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Partition function

Table of contents
  1. Syntax
  2. Remarks
  3. Example

Returns a Variant (String) indicating where a number occurs within a calculated series of ranges.



The Partition function syntax has these named arguments:

Part Description
number Required. The number that you want to evaluate against the ranges.
start Required. The number that is the start of the overall range of numbers. The number can't be less than 0.
stop Required. The number that is the end of the overall range of numbers. The number can't be equal to or less than start.
interval Required. The number that is the difference between one range and the next. The number can't be less than 1.


The Partition function identifies the particular range in which number falls and returns a Variant (String) describing that range. The Partition function is most useful in queries. You can create a select query that shows how many orders fall within various ranges, for example, order values from 1 to 1000, 1001 to 2000, and so on.

The following table shows how the ranges are determined using three sets of startstop, and interval parts. The First Range and Last Range columns show what Partition returns. The ranges are represented by lowervalueuppervalue, where the low end (lowervalue) of the range is separated from the high end (uppervalue) of the range with a colon (:).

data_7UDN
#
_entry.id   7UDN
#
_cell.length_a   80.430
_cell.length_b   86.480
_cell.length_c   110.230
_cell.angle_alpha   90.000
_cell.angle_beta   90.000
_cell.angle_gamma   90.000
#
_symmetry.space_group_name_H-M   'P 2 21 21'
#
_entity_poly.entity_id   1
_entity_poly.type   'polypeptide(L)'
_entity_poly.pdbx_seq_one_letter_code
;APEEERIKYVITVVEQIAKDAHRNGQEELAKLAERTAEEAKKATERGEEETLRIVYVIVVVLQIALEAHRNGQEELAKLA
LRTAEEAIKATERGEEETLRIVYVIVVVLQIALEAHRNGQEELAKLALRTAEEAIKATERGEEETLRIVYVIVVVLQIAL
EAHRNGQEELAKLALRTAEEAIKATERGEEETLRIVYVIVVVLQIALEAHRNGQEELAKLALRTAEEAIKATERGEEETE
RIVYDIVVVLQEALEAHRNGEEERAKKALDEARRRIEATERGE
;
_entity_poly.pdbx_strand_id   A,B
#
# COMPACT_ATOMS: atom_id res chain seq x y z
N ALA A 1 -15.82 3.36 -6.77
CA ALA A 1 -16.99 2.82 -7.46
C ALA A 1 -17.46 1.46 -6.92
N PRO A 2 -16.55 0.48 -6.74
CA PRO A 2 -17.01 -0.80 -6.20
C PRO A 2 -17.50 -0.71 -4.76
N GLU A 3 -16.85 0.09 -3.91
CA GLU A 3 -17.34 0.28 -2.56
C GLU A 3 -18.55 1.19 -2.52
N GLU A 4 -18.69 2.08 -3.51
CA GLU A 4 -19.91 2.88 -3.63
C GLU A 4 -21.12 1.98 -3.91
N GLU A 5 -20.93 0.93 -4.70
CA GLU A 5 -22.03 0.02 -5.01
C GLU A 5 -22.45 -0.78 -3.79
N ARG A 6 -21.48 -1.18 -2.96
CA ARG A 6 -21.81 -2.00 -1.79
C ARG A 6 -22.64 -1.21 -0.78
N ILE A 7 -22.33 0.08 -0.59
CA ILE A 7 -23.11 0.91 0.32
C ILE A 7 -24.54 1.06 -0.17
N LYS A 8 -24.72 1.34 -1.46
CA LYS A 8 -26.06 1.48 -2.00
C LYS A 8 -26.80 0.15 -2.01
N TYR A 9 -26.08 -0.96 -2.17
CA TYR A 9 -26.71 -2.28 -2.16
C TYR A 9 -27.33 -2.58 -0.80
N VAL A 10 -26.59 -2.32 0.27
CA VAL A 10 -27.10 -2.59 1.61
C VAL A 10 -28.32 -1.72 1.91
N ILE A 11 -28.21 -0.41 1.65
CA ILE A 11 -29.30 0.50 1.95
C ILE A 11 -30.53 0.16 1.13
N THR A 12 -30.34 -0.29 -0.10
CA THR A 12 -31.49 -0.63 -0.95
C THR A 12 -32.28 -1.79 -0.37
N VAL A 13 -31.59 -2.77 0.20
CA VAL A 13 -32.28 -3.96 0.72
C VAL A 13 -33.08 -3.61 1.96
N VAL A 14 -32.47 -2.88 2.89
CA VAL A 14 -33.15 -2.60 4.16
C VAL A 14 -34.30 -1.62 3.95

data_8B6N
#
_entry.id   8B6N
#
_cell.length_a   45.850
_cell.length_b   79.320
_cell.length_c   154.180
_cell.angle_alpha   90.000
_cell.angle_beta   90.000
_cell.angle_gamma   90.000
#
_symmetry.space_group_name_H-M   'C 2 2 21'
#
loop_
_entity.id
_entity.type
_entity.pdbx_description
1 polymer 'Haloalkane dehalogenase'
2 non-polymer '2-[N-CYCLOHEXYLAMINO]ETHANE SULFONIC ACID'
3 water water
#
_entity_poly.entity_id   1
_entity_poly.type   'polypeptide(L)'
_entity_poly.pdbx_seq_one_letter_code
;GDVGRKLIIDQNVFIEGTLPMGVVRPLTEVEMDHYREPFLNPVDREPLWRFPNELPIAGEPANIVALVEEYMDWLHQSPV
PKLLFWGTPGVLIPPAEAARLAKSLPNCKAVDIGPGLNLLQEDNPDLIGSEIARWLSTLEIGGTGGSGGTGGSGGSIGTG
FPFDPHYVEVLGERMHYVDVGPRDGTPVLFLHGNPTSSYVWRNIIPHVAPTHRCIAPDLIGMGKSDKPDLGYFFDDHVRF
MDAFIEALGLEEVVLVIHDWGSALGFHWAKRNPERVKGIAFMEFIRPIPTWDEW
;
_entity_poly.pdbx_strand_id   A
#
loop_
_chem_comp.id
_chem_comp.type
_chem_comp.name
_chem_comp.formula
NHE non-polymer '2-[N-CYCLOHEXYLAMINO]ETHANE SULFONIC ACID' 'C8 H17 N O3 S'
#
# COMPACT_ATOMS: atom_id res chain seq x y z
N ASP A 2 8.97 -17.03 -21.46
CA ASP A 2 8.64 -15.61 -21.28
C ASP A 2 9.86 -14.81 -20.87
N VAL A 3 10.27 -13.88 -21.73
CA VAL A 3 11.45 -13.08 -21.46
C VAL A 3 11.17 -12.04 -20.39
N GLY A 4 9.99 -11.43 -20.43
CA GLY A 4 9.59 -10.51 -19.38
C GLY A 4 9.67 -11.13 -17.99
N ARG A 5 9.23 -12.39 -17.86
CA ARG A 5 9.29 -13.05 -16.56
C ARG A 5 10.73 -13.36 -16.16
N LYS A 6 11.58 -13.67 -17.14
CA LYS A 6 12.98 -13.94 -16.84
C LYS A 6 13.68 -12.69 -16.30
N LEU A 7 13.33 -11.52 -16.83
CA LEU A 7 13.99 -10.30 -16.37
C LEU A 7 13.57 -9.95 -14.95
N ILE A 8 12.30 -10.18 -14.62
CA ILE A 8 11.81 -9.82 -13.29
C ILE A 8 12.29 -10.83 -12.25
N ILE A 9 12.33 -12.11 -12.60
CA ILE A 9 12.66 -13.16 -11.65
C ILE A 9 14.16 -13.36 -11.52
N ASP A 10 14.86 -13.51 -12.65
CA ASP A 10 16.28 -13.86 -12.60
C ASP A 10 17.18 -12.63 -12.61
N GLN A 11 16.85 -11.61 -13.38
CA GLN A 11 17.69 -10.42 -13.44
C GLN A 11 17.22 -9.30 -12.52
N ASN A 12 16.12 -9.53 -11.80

start stop interval Before First First Range Last Range After Last
0 99 5 " :-1" " 0: 4" " 95: 99" " 100: "
20 199 10 " : 19" " 20: 29" " 190: 199" " 200: "
100 1010 20 " : 99" " 100: 119" " 1000: 1010" " 1011: "

In the table shown previously, the third line shows the result when start and stop define a set of numbers that can't be evenly divided by interval. The last range extends to stop (11 numbers) even though interval is 20.

If necessary, Partition returns a range with enough leading spaces so that there are the same number of characters to the left and right of the colon as there are characters in stop, plus one. This ensures that if you use Partition with other numbers, the resulting text will be handled properly during any subsequent sort operation.

If interval is 1, the range is number:number, regardless of the start and stop arguments. For example, if interval is 1, number is 100 and stop is 1000, Partition returns " 100: 100".

Any argument can be a decimal value, but it will be rounded to the nearest even integer before processing. If any of the arguments is Null, Partition returns a Null.


This example assumes that you have an Orders table that contains a Freight field. It creates a select procedure that counts the number of orders for which freight cost falls into each of several ranges. The Partition function is used first to establish these ranges, and then the SQL Count function counts the number of orders in each range.

In this example, the arguments to the Partition function are start = 0, stop = 500, interval = 50. The first range would therefore be 0:49, and so on up to 500.

SELECT DISTINCTROW Partition([freight],0, 500, 50) AS Range,
Count(Orders.Freight) AS Count
FROM Orders
GROUP BY Partition([freight],0,500,50);

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